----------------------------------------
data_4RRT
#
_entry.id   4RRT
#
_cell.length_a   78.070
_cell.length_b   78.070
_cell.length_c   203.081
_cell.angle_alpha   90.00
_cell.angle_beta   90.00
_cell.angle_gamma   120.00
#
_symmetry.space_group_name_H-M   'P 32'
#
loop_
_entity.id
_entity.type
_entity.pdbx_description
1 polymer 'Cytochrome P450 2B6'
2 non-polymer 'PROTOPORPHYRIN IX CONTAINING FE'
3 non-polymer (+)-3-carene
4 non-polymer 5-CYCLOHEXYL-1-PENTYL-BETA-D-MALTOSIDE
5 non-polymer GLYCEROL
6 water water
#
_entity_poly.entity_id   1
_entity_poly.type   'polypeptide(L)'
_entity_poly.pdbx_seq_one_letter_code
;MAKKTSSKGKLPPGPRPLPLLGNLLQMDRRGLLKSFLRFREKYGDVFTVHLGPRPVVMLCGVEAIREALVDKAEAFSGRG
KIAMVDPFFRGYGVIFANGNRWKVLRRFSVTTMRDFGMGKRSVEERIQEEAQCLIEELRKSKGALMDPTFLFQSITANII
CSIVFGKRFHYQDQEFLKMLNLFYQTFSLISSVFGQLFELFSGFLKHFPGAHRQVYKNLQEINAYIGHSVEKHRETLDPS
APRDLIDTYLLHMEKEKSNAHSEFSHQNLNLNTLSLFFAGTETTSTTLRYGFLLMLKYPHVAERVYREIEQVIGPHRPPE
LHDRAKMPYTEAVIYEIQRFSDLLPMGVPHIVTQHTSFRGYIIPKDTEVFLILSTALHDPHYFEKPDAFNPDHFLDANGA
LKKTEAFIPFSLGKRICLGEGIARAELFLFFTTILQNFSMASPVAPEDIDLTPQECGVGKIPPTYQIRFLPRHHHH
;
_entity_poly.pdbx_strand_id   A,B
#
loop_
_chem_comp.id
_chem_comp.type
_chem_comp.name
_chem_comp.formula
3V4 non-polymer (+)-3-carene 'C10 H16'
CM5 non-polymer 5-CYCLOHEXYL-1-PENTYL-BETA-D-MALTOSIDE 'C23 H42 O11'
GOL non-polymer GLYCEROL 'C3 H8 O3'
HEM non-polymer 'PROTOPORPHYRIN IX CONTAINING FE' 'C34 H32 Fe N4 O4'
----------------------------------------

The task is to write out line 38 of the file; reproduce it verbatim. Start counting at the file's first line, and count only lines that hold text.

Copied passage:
_chem_comp.id